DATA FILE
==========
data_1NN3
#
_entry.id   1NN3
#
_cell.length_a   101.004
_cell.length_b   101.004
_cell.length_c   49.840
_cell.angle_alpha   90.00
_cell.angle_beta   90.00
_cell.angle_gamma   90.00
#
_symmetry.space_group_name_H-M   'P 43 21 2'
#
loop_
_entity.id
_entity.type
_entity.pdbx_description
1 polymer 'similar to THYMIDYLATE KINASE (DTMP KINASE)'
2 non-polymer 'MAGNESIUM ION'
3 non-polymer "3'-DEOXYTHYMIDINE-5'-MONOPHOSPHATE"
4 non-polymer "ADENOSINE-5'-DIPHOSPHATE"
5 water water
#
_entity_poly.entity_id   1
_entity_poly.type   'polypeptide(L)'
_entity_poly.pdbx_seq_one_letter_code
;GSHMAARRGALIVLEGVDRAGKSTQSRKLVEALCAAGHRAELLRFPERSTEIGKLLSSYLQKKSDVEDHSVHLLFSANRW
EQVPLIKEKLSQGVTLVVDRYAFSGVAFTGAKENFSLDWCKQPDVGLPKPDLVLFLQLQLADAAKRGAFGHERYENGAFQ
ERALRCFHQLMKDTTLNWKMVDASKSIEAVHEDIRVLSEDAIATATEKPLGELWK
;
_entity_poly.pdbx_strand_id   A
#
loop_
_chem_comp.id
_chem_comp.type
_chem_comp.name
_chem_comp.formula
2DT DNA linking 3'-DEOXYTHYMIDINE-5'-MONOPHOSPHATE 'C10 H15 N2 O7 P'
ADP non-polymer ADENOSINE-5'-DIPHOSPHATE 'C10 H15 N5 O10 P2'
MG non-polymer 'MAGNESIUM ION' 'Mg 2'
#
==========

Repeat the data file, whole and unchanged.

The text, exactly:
data_1NN3
#
_entry.id   1NN3
#
_cell.length_a   101.004
_cell.length_b   101.004
_cell.length_c   49.840
_cell.angle_alpha   90.00
_cell.angle_beta   90.00
_cell.angle_gamma   90.00
#
_symmetry.space_group_name_H-M   'P 43 21 2'
#
loop_
_entity.id
_entity.type
_entity.pdbx_description
1 polymer 'similar to THYMIDYLATE KINASE (DTMP KINASE)'
2 non-polymer 'MAGNESIUM ION'
3 non-polymer "3'-DEOXYTHYMIDINE-5'-MONOPHOSPHATE"
4 non-polymer "ADENOSINE-5'-DIPHOSPHATE"
5 water water
#
_entity_poly.entity_id   1
_entity_poly.type   'polypeptide(L)'
_entity_poly.pdbx_seq_one_letter_code
;GSHMAARRGALIVLEGVDRAGKSTQSRKLVEALCAAGHRAELLRFPERSTEIGKLLSSYLQKKSDVEDHSVHLLFSANRW
EQVPLIKEKLSQGVTLVVDRYAFSGVAFTGAKENFSLDWCKQPDVGLPKPDLVLFLQLQLADAAKRGAFGHERYENGAFQ
ERALRCFHQLMKDTTLNWKMVDASKSIEAVHEDIRVLSEDAIATATEKPLGELWK
;
_entity_poly.pdbx_strand_id   A
#
loop_
_chem_comp.id
_chem_comp.type
_chem_comp.name
_chem_comp.formula
2DT DNA linking 3'-DEOXYTHYMIDINE-5'-MONOPHOSPHATE 'C10 H15 N2 O7 P'
ADP non-polymer ADENOSINE-5'-DIPHOSPHATE 'C10 H15 N5 O10 P2'
MG non-polymer 'MAGNESIUM ION' 'Mg 2'
#